The building completely covered with solar panels

 

Climate change is bringing changes to the energy policies of many nations. In order to reduce greenhouse gas emissions from traditional energy production, the transition to solar and wind energy is one of the most effective solutions, as well as one of the priority areas in the framework of green economy. The availability of resources such as coal and oil should not become a reason for lagging behind global environmental trends. Therefore, our country is actively developing the renewable energy sector, taking into account the best global practices.

 

 

As you know, in the 21st century, the so-called post-industrial economy dominates, suggesting highly intelligent technologies and innovations in all sectors of human activity. Today, renewable energy technologies are among the fastest growing in the world. On the world map of alternative energy, the experience of one of the most advanced states of the European Union, Denmark, is particularly notable.

 

 

 

Denmark holds a leading position in the field of green energy. According to the results of 2018 the share of wind generation only within the balance of electric energy production was 44%, and the total share of renewable energy including solar and biogas power plants was 63%. Furthermore, Denmark is in the top 5 countries in the world which uses solar collectors for central heating.

 

The United Nations Development Program in Kazakhstan, within the framework of its project “Derisking Renewable Energy Investments” funded by the Global Environment Facility (GEF), set a goal to learn in detail the Danish experience on development and application of technologies so that the acquired knowledge are later included into the agenda for the national renewable energy sector development. To reach that goal the United Nations Development Program in Kazakhstan has arranged a study tour to Denmark from November 18 to 22, 2019, with its program focused both on the integration of renewable energy sources into the national network and on the decentralized use of renewable energy sources. The delegation from Kazakhstan consisted of people who are professionally aware of the current situation in the development of the renewable energy sector in Kazakhstan – it included representatives of the Parliament of the Republic of Kazakhstan, the Ministry of Energy of the Republic of Kazakhstan, JSC FRP Damu, JSC KEGOK, Kazakhstan Association of Solar Energy, Municipality of Turkestan region, and the private sector. The tour program included meetings with representatives of the Danish Energy Agency, the Ministry of Energy, Utilities and Climate of Denmark, with representatives of the Danish Industry - a company representing the interests of the Danish producers and suppliers of renewable energy technologies, etc., as well as visits to renewable energy facilities.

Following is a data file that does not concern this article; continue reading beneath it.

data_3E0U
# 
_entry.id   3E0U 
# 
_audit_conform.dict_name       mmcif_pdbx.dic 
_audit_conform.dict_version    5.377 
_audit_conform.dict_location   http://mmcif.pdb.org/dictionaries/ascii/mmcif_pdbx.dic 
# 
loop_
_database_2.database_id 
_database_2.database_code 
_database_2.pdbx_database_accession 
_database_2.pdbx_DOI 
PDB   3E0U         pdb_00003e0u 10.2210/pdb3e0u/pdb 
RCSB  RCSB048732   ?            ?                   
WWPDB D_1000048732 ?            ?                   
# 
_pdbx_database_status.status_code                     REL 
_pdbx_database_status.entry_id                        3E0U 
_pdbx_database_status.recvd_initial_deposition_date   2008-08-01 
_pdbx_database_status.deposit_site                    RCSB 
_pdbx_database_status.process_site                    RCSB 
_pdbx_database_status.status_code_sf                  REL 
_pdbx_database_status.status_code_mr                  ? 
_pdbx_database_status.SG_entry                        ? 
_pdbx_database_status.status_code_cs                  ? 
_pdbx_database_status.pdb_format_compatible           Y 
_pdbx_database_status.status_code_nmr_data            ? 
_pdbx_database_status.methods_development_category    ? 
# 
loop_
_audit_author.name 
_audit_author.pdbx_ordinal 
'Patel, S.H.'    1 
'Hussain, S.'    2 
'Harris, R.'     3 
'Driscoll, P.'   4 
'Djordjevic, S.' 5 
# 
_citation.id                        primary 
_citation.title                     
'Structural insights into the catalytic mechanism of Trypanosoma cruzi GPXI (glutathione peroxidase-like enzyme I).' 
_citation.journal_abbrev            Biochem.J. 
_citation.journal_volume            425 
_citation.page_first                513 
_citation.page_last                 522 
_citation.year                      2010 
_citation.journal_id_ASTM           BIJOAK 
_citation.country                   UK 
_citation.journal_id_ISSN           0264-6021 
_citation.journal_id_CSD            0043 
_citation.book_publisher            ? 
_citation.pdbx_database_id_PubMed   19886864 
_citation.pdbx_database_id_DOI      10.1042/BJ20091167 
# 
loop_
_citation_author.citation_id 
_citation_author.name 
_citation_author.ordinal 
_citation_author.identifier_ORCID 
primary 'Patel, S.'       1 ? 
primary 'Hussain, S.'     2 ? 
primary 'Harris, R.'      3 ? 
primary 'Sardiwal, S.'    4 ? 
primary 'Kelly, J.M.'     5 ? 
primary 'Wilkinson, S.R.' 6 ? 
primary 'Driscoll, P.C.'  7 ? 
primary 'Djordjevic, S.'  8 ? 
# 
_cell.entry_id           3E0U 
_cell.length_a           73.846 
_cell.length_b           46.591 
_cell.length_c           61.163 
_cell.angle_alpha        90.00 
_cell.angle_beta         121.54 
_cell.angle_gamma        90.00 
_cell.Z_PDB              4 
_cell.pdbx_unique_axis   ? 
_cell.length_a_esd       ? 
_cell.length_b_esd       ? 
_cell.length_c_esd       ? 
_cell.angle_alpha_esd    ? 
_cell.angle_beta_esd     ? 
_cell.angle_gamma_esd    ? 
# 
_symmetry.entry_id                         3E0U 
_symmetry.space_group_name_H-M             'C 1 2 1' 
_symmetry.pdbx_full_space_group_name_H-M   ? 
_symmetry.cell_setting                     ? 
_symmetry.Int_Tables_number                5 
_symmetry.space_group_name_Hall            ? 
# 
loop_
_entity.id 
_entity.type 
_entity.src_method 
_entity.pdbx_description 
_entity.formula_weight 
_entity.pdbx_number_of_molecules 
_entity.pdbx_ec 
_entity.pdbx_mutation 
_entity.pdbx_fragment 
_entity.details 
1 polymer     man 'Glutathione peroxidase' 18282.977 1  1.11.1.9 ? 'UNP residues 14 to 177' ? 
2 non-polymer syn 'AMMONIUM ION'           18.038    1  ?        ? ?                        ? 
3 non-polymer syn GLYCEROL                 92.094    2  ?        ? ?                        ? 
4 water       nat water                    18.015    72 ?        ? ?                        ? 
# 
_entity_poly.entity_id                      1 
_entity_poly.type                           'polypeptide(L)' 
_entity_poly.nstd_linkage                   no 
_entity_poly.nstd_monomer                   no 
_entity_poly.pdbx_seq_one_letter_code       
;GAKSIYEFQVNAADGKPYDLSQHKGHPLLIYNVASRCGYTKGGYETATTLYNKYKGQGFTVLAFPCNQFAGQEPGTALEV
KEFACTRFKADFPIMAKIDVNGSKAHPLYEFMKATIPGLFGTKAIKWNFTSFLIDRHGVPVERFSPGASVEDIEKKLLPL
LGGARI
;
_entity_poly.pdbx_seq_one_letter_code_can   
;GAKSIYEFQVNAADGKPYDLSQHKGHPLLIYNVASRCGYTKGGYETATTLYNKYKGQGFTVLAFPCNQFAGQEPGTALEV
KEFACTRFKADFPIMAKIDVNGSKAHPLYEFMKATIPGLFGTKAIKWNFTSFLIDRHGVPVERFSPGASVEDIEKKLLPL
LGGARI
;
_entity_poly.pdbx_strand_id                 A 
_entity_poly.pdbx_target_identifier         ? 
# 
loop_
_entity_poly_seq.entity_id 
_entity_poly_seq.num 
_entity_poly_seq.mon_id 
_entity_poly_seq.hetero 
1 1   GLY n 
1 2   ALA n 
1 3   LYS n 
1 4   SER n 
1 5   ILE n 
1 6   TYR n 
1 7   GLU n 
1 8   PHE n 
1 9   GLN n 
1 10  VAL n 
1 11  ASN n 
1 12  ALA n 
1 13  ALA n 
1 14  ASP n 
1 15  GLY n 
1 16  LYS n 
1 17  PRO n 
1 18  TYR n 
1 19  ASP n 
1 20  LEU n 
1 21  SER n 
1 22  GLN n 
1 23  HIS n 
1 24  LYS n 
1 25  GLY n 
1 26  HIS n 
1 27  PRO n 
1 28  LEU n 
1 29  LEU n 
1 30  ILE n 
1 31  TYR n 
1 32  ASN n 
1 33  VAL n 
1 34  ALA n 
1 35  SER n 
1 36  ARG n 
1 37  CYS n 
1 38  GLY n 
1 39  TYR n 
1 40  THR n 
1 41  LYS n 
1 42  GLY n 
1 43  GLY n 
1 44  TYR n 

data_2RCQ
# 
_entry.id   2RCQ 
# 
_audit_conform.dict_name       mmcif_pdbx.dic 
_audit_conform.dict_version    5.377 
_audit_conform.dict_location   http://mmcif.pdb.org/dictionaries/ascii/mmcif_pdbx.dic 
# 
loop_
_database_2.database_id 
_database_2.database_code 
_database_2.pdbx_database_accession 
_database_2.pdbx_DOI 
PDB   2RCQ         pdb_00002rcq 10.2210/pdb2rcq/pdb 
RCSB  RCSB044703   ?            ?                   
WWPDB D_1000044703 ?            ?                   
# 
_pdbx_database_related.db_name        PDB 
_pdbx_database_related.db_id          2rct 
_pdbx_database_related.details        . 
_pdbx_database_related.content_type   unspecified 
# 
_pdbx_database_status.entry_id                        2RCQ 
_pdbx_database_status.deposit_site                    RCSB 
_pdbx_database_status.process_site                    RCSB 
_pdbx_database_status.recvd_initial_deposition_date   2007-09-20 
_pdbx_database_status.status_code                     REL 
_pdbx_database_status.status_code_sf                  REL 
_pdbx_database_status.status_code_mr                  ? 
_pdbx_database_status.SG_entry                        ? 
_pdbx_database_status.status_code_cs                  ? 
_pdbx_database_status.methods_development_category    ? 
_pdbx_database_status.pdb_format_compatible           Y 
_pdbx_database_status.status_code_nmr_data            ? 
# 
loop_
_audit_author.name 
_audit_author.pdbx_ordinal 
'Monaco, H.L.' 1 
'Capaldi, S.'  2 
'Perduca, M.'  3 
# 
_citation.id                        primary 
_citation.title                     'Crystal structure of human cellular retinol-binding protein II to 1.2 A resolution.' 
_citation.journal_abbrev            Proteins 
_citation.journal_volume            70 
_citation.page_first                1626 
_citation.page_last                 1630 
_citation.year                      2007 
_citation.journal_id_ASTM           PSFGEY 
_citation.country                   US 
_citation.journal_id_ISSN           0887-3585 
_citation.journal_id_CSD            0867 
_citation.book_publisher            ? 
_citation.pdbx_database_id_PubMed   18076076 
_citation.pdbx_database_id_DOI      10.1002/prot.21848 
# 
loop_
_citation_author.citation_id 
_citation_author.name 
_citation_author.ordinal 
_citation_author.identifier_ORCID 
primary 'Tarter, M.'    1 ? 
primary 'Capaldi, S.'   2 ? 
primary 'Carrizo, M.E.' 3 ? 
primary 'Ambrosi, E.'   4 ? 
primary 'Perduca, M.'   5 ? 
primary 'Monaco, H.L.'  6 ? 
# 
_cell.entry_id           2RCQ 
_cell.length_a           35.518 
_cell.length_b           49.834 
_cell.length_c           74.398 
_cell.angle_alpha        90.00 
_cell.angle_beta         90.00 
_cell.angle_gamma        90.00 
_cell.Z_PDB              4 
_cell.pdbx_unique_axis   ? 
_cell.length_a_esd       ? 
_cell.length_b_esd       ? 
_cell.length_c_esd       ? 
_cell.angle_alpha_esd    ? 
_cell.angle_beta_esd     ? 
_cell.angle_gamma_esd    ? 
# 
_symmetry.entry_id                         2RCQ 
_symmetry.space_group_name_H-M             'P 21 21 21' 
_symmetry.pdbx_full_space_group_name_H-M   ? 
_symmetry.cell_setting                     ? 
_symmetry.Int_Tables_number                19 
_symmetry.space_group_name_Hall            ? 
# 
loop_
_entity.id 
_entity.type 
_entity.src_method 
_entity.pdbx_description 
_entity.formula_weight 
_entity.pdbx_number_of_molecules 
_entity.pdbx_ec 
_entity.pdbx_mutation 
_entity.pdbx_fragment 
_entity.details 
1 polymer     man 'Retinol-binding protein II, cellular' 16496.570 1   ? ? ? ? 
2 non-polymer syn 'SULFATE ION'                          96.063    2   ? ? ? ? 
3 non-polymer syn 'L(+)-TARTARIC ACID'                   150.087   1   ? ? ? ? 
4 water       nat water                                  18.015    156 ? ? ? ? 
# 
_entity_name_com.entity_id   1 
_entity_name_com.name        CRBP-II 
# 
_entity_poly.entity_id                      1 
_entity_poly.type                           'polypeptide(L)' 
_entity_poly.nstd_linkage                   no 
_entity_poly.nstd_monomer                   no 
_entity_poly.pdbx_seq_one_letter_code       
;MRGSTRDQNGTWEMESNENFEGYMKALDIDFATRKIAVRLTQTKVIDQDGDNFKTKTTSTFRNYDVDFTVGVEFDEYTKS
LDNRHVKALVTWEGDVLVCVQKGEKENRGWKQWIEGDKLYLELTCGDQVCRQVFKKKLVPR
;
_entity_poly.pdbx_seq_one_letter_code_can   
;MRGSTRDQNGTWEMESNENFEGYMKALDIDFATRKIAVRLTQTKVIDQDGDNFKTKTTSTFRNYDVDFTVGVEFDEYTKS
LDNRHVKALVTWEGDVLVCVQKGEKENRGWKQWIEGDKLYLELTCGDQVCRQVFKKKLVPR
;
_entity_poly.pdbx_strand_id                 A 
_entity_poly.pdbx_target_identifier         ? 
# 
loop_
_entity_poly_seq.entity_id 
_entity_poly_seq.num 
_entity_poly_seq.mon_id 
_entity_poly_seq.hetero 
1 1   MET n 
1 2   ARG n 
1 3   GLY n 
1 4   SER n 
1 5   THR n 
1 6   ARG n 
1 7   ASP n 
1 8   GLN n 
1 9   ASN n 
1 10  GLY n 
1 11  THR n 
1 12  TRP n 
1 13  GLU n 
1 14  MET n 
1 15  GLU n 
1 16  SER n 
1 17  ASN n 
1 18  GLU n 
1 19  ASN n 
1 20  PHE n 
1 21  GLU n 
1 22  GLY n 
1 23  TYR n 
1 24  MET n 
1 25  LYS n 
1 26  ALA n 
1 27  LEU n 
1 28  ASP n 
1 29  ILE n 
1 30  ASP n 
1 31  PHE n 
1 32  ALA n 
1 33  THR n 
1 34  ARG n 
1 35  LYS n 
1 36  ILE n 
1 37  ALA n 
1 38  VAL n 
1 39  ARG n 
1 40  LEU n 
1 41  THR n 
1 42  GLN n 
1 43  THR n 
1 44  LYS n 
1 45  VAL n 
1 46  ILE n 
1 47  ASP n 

Four intense days, including site visits and networking, are expected to bring positive momentum to the ongoing process of improving national legislation and the investment environment of the renewables. The delegation visited the Danish Industry Confederation to learn more about the innovative Danish solutions in the renewable energy. The meeting took place during the presentation of specific energy projects in Kazakhstan funded by GEF, which will help solve the problem of sustainable distribution of renewable energy.

 

Also, during the tour, a visit was made to the famous island of Samso - an almost completely green island, on which currently green electricity production makes up 140% of the island’s total demand, and excess electricity is transferred to the Danish national grid.

 

The municipality and the inhabitants of the island set themselves the ambitious task of becoming a completely green island and completely abandon fossil fuels even in the transport sector by 2030. At the same time, it must be emphasized that a large share of renewable energy sources in the country's energy balance represent certain challenges for Danish power engineers. The Kazakhstan delegation was interested to learn the country's experience not only from the technical side - balancing, regulation, scheduling, but also the development of the electricity market as a whole.

 

Kazakhstan has a vast territory, as well as a low population density in rural areas - all this entails the need for the development of additional power lines. Thus, Kazakhstan needs small and large-scale projects of wind and solar energy, as well as bioenergy systems, in order to provide the country and rural population with electricity in the future.

 

 

Kazakhstan is a leader in Central Asia in attracting foreign direct investment. The young population of the country is well educated, and the economy is stable politically, socially and economically. The country is adopting unprecedented system – wide reforms to improve its business environment. The result was the fact that Kazakhstan became one of the 30 leading countries in the framework of the “Ease of Doing Business” of the World Bank. With the support of international and recognized organizations such as the IMF, WTO and EBRD, Kazakhstan is ready to move forward.

 

 

A recent study of the experience and renewable energy technologies used in Denmark will allow us to rethink the development processes of not only the renewable energy sector, but also the further general development of the entire energy sector in the Republic of Kazakhstan.

Dinara Tamabayeva

 

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